Consumers "dissatisfied" with soft drink pub prices

Consumers "dissatisfied" with soft drink pub prices

UK consumers are becoming more dissatisfied with the price of soft drinks currently served in pubs and bars, according to a survey by research firm Mintel.

The firm’s On Trade Soft Drinks Report shows that consumers are particularly critical of pubs, whose reliance on “poorer-quality” draught soft drinks at inflated prices leaves consumers feeling at best “confused” and at worst “ripped off”.

The report shows the average cost of soft drinks in pubs is GBP2.59 (US$4.04) a pint - compared to GBP0.50 for cola in shops.

And the price of soft drinks looks set to rise further. In current terms, Mintel says the price per litre of on-trade soft drinks will rise from GBP4.56 to GBP4.96 between 2009 and 2014. And with premium packaged soft drinks a growing market, soft drinks companies are more likely to be able to charge higher prices, the survey claims.

Mintel says that with Britvic and Coca-Cola Enterprise’s (CCE) dominance of market distribution and the nature of the pubco ties, it is becoming more difficult for smaller companies to compete.

“It is proving difficult for new drinks to break the distribution dominance of CCE and Britvic, which together account for 80% of the market value. Their wide portfolio and ability to provide competitive pricing through economy of scale means that many leased/managed pubs that are tied to pub companies are contractually obliged to buy, meaning that smaller operators are often restricted to targeting independently owned pubs,” Mintel claims.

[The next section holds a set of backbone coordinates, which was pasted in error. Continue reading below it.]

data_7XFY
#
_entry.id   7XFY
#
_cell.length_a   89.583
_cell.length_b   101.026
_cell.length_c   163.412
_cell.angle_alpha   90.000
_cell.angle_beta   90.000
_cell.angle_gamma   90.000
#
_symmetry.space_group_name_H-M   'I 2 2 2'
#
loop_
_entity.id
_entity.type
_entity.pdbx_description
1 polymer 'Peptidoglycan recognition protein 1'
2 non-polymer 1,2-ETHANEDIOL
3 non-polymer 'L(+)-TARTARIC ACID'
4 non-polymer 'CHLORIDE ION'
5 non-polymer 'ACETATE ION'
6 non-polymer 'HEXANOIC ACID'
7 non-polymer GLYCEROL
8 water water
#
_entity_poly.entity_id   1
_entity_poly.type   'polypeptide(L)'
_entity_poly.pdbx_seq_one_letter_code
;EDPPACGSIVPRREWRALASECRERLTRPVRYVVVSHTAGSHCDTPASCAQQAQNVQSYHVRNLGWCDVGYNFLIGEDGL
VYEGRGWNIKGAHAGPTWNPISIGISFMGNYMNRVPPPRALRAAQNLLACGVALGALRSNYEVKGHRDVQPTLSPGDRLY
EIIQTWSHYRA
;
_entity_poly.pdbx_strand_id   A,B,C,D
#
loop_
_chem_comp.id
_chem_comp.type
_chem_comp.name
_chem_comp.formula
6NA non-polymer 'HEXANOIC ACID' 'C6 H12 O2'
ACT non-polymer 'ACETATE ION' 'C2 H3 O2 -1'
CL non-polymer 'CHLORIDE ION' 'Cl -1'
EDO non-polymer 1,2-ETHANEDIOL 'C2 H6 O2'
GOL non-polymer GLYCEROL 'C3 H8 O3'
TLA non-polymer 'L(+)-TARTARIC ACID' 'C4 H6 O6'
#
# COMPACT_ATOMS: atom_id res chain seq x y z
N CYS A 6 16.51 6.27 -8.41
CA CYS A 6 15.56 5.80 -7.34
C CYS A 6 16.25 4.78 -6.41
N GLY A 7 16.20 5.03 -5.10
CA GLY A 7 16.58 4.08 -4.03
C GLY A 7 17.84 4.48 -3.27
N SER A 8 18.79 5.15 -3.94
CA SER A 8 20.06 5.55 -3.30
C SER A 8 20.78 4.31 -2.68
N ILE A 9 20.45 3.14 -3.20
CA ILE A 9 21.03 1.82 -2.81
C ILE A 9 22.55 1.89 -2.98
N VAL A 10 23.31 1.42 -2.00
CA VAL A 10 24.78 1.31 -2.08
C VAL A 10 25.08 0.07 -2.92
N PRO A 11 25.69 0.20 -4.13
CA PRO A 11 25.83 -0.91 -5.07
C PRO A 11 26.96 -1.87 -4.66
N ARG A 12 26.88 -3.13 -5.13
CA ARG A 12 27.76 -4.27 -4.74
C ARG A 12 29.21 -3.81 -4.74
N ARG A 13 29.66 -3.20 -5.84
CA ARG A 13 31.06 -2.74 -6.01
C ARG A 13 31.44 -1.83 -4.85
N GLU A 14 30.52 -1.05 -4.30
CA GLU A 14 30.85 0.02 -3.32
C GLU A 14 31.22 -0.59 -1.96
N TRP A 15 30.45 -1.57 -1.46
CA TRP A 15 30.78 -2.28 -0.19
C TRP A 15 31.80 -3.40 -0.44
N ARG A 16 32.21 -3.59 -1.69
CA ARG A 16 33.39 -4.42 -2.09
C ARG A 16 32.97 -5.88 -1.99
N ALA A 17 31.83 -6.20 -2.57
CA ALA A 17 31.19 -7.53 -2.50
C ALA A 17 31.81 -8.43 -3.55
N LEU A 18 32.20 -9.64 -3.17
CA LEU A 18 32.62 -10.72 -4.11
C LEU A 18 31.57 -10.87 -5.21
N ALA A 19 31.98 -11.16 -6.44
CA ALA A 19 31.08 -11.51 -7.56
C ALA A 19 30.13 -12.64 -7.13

UK soft drinks maker Britvic is the top supplier of on-trade soft drinks in the UK with a 46% market share by value.

A spokesperson for the firm told just-drinks that it invests a “significant amount” in innovation and marketing to help licensees “drive sales and deliver value” to consumers. But added that the pricing of its soft drinks is decided by the outlet and not Britvic itself.

“This year we will be investing GBP11m in the on-trade across a range of products and campaigns including an innovative quiz format from J2O to drive footfall and dwell time, and new Pepsi glassware to provide consumers with a more premium experience. We work closely with our customers to provide them with a great soft drinks offering to meet consumers’ needs, but they set the prices at which they retail products in line with their outlet’s overall pricing structure,” the spokesperson said.

The report by Mintel suggests that a maximum price on soft drinks is adapted, similar to the “apple juice law” in Germany, which sets a limit on how much can be charged for soft drinks.

However, a spokersperson for the British Beer & Pub Association (BBPA) told just drinks: “The price of soft drinks in pubs is higher than supermarkets because of greater costs and a higher level of service.”